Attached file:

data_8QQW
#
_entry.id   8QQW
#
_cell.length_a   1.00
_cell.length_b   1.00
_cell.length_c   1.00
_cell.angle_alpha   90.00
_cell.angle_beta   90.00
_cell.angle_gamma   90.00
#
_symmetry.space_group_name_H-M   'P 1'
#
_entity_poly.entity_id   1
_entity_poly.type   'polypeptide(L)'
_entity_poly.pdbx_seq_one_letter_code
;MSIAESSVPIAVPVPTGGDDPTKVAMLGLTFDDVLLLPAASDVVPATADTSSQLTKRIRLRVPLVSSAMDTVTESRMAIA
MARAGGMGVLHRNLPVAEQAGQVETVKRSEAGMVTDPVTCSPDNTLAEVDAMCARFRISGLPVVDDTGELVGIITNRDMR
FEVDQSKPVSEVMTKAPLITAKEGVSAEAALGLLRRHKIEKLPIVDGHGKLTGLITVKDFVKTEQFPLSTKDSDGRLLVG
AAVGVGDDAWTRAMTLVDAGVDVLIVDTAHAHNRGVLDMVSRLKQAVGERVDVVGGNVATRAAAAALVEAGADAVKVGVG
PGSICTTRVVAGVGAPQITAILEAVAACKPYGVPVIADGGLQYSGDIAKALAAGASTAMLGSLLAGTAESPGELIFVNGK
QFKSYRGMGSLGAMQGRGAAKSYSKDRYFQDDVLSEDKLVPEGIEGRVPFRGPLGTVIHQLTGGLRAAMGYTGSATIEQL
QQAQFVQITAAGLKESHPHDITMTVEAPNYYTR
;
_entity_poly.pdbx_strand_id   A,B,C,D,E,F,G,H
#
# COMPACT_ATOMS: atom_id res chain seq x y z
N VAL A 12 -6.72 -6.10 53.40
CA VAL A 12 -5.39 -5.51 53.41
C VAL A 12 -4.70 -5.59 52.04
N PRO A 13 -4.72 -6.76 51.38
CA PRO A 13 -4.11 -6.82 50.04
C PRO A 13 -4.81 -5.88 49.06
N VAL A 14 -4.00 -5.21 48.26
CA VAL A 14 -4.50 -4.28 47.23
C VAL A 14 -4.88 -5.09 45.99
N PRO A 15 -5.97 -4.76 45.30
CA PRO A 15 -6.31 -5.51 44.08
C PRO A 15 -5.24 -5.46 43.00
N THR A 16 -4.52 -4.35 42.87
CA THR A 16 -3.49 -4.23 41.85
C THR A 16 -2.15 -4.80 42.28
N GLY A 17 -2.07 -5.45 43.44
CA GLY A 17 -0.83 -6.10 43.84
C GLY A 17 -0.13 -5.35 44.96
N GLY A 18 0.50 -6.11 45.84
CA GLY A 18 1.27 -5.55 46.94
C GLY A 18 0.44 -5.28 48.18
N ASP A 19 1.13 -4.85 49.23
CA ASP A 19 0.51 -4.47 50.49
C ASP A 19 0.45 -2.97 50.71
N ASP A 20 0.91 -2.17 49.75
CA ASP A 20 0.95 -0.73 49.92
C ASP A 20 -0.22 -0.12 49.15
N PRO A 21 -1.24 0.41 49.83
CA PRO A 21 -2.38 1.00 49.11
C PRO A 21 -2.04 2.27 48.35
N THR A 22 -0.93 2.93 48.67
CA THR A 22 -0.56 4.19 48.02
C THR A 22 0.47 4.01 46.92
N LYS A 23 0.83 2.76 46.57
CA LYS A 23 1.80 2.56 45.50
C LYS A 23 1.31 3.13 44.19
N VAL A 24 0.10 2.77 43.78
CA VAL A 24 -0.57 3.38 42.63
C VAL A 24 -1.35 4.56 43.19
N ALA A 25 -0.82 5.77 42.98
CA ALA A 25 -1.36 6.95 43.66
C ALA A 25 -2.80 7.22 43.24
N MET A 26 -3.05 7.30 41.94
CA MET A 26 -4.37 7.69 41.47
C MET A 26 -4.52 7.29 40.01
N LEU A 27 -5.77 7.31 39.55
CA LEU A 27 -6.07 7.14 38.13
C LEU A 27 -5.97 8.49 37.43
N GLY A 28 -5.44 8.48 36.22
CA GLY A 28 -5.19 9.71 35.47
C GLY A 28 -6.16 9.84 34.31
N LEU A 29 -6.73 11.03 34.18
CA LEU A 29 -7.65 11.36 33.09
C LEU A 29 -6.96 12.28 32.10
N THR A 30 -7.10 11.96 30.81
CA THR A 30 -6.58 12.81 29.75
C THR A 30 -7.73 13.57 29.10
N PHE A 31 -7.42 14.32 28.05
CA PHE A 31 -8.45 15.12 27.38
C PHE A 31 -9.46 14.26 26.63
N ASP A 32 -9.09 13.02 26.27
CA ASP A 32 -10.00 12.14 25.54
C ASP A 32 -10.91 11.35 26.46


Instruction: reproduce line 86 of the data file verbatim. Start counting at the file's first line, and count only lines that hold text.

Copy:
CA PHE A 31 -8.45 15.12 27.38